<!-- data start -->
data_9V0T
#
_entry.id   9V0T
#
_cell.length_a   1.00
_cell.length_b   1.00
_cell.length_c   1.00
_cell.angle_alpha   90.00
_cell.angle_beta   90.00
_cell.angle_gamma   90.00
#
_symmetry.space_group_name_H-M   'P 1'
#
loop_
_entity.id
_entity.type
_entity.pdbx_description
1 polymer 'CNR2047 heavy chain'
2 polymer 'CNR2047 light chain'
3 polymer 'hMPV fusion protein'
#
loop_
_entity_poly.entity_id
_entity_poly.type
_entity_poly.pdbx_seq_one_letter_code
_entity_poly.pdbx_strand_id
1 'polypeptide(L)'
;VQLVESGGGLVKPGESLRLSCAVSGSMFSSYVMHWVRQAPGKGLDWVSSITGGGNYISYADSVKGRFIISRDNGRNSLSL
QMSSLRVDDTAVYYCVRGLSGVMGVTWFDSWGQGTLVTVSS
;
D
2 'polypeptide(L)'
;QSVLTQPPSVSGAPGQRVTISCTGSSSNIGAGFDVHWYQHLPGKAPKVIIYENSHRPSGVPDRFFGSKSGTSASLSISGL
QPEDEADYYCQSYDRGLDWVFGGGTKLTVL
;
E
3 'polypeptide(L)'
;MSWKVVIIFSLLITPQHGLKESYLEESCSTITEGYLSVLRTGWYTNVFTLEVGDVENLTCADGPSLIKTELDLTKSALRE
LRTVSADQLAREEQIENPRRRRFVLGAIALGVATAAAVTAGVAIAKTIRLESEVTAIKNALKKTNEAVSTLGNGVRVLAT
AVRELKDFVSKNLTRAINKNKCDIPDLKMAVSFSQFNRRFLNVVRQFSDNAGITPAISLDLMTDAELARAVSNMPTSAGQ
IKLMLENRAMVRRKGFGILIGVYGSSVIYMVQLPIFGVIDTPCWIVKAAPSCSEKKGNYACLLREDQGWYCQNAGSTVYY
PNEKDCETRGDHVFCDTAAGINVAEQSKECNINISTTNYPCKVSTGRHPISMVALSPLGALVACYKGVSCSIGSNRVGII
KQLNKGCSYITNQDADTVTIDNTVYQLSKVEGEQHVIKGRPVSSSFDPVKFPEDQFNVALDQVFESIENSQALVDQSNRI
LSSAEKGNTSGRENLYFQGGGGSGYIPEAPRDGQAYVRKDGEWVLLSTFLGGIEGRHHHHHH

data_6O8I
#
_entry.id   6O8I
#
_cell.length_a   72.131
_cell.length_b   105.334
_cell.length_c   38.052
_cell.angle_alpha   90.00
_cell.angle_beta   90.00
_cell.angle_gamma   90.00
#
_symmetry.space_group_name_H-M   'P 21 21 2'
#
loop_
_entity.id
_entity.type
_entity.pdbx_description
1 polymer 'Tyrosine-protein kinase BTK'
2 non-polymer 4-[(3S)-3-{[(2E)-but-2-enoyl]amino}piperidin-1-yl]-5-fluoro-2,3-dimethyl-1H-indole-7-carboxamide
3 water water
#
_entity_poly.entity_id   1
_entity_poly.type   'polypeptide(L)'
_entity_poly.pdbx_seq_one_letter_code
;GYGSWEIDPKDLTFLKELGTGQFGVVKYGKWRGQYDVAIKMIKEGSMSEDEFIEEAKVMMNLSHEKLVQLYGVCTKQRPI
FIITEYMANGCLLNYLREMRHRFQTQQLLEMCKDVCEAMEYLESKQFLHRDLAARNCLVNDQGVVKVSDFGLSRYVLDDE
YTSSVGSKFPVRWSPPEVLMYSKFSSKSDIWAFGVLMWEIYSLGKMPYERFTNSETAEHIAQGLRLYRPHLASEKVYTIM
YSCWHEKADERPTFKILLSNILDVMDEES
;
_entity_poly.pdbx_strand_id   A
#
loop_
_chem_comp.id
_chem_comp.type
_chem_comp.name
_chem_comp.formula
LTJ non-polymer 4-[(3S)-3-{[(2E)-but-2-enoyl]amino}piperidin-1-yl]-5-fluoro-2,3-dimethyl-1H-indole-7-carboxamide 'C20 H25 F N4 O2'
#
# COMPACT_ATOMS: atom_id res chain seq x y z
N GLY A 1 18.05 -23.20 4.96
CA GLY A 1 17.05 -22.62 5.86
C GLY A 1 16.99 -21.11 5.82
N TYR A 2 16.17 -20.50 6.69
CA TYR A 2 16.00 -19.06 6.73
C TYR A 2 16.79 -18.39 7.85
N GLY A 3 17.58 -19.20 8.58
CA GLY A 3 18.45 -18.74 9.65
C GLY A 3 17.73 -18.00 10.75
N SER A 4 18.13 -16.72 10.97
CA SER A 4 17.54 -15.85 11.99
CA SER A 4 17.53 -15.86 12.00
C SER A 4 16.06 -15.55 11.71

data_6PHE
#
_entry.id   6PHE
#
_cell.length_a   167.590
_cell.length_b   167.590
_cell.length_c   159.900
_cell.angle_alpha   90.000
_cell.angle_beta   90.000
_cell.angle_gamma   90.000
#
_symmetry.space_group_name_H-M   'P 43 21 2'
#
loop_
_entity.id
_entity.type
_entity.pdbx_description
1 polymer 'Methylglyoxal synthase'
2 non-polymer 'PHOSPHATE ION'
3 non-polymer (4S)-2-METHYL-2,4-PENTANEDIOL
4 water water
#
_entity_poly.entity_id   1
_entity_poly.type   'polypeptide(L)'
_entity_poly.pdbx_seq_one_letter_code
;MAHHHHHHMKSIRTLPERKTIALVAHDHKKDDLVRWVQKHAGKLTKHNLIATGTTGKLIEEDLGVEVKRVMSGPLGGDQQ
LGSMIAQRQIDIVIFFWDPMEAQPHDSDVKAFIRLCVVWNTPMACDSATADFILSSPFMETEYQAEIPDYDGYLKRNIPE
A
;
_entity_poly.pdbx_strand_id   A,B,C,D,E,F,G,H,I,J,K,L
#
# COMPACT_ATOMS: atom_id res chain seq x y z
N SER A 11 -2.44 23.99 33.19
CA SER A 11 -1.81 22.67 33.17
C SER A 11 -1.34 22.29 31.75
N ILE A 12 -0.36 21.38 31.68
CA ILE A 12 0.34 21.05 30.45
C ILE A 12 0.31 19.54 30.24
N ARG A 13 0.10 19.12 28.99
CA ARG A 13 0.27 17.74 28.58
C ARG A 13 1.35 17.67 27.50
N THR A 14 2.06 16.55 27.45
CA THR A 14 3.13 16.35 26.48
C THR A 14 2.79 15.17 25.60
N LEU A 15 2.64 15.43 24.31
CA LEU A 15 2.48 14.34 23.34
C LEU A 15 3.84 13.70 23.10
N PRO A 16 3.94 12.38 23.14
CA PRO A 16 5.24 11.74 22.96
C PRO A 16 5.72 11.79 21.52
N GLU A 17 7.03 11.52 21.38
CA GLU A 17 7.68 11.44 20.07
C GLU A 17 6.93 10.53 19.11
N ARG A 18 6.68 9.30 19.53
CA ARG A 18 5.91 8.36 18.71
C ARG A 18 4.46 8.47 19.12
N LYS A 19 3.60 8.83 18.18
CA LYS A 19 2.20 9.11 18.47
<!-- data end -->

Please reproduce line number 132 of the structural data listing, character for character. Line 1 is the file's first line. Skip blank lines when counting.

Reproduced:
N ILE A 12 -0.36 21.38 31.68